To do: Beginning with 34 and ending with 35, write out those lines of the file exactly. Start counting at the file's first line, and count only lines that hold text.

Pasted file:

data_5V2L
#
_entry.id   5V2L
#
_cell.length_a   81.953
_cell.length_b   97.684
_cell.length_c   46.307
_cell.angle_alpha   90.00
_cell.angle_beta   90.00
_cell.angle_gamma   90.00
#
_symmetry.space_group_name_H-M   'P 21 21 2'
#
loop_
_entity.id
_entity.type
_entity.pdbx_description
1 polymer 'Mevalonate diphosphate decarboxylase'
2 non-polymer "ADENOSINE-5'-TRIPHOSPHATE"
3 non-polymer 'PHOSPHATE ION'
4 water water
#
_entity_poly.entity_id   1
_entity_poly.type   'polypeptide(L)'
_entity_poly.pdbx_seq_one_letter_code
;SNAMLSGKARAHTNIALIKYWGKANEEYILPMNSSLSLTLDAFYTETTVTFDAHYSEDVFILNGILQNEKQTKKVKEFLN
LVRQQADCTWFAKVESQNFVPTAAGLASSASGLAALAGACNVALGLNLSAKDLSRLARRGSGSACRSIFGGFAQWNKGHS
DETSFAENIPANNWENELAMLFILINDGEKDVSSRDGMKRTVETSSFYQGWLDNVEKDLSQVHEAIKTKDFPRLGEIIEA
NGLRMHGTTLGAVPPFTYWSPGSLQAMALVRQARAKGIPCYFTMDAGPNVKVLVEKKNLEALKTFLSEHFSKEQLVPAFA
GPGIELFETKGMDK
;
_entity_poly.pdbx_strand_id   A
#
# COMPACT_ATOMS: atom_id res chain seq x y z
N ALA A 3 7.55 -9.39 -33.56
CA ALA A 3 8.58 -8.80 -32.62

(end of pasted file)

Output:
# COMPACT_ATOMS: atom_id res chain seq x y z
N ALA A 3 7.55 -9.39 -33.56